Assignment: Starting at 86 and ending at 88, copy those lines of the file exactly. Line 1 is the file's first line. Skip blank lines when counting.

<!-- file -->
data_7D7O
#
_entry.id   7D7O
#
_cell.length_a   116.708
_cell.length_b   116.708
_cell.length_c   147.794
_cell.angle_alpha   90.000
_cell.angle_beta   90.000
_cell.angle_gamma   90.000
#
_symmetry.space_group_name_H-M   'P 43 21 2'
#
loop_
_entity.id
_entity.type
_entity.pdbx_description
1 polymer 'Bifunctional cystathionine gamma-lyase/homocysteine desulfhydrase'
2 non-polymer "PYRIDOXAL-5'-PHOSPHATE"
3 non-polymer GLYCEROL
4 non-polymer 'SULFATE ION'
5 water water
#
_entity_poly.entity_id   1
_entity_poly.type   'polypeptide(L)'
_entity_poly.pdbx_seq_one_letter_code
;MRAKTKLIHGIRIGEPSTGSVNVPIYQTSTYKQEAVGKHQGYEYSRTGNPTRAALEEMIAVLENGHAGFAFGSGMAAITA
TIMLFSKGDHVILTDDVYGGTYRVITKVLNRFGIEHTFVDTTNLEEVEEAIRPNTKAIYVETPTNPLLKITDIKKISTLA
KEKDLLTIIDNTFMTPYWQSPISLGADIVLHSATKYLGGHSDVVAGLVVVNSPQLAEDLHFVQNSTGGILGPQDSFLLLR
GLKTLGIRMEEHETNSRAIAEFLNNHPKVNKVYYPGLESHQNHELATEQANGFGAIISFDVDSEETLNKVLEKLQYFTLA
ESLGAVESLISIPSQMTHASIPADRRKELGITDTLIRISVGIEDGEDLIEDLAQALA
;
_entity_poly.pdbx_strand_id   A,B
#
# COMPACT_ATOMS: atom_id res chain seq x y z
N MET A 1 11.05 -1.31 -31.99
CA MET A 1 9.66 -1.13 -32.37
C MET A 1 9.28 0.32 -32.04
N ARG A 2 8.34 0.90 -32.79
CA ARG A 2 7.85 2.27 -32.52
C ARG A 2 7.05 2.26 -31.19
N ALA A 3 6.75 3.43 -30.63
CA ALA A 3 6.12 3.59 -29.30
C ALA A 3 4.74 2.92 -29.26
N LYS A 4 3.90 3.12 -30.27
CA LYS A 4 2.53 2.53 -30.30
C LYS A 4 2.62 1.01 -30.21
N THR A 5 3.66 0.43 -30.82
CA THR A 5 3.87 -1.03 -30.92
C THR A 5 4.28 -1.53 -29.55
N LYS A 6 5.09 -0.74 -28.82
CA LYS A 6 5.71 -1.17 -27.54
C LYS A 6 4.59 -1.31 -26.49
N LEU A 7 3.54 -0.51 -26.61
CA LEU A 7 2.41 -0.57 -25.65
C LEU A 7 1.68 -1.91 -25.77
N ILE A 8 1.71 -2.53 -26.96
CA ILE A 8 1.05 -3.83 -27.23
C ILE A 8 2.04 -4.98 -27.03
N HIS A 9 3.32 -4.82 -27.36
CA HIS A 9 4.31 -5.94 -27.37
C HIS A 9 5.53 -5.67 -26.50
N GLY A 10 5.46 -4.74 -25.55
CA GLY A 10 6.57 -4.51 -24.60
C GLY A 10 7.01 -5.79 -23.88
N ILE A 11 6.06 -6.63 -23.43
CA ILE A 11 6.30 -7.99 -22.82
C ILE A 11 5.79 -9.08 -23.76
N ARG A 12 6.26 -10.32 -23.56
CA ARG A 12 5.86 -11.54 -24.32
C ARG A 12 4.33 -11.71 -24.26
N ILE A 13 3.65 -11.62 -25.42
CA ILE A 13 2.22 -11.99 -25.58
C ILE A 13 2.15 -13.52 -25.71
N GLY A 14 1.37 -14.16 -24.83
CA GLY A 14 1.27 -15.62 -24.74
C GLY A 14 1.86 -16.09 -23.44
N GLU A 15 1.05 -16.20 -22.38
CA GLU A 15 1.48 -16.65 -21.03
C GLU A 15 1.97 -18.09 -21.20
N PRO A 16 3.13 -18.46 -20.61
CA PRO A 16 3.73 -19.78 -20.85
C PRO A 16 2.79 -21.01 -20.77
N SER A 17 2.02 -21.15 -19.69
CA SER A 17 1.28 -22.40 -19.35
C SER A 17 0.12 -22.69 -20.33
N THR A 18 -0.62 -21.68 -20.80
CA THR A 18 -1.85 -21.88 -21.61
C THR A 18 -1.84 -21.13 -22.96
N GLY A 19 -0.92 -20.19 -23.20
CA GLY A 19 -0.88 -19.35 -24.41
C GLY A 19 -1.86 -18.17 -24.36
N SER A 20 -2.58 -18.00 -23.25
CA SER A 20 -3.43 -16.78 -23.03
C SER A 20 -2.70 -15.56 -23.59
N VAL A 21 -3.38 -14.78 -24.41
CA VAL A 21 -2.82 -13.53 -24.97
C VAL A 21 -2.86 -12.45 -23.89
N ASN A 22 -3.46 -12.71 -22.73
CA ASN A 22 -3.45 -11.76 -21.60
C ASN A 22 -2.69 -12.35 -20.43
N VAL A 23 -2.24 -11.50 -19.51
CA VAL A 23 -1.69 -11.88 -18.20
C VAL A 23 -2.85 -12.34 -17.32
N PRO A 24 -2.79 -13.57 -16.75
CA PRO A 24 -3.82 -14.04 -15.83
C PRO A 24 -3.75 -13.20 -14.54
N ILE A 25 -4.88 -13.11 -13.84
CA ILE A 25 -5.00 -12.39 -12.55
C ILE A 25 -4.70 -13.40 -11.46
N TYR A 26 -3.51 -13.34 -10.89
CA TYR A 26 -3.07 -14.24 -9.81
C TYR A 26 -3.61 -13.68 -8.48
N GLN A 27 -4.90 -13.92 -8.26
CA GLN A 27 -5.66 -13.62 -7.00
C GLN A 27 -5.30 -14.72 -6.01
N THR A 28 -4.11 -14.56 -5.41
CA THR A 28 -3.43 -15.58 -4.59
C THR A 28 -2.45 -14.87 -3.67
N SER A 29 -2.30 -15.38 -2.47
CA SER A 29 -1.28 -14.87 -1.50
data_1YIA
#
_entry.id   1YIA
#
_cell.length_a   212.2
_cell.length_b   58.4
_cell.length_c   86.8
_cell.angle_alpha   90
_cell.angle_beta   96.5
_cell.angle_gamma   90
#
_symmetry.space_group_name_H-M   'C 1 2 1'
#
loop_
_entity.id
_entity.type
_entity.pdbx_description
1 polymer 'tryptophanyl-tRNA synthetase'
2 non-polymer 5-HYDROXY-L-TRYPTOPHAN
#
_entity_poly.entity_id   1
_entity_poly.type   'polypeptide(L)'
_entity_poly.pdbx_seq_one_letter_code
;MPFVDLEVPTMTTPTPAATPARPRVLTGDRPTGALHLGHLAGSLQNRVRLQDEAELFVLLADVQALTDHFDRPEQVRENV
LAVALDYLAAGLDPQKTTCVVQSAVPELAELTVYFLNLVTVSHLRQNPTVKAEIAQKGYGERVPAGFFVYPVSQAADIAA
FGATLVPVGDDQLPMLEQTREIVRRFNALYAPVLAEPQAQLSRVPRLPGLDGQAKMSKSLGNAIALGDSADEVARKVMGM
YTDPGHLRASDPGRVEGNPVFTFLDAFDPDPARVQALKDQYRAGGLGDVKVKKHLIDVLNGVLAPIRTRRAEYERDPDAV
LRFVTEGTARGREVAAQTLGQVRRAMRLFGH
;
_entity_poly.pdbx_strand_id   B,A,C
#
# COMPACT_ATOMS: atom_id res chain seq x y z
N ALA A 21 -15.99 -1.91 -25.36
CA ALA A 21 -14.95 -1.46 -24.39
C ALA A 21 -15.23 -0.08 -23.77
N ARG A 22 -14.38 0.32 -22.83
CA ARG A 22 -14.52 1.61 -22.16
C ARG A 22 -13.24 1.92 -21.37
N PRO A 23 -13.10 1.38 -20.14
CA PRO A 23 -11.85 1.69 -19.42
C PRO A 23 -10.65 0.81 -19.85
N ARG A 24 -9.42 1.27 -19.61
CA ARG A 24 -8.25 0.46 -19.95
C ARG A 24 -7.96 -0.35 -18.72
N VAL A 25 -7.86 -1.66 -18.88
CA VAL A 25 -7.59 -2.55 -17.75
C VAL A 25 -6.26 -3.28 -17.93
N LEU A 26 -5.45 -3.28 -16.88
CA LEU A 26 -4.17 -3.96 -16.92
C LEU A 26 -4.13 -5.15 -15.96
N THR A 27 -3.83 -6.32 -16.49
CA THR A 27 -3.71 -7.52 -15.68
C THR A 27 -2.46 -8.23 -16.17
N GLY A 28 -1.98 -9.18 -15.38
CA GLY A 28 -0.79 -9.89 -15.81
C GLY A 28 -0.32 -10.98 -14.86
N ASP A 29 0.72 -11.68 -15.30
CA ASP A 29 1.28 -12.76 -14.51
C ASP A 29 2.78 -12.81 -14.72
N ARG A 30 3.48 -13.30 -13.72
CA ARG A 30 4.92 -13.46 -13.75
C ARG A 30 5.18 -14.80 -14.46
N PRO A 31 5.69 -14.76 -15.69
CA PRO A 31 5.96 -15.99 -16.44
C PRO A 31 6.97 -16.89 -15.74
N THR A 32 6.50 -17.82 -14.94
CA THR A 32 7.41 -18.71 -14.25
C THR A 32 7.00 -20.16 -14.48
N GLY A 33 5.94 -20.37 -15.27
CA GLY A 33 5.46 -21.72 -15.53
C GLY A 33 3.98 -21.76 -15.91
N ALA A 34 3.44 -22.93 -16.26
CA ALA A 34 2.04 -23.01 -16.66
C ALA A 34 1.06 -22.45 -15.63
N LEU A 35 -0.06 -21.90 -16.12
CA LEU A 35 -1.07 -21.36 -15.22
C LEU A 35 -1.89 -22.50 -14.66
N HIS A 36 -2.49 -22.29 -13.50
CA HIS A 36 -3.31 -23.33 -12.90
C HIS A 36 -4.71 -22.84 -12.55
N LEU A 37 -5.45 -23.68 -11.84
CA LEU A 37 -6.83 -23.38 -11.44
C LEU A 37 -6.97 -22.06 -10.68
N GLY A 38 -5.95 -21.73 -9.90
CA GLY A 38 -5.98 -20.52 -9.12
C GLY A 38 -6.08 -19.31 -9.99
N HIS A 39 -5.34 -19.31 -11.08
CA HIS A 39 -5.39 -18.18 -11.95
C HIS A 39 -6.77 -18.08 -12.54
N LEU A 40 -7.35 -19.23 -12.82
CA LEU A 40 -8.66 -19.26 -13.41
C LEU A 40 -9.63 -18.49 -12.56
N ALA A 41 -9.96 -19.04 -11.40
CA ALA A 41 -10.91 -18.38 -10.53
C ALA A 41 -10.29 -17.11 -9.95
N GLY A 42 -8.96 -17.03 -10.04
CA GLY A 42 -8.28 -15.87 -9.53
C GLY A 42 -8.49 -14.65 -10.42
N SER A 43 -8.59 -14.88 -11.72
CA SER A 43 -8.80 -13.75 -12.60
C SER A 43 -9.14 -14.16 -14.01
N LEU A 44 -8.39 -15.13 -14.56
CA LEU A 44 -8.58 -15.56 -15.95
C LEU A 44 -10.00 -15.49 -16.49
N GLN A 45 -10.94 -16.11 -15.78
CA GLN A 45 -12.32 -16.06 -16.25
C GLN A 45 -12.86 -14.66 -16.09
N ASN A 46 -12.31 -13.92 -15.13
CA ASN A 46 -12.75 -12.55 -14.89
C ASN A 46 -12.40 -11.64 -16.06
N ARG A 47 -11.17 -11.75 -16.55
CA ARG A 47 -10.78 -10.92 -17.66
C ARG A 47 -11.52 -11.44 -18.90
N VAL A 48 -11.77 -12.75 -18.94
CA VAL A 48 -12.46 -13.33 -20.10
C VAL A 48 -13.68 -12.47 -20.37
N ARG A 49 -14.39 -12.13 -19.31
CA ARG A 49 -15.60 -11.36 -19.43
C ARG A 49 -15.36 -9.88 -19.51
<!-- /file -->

C SER A 17 0.12 -22.69 -20.33
N THR A 18 -0.62 -21.68 -20.80
CA THR A 18 -1.85 -21.88 -21.61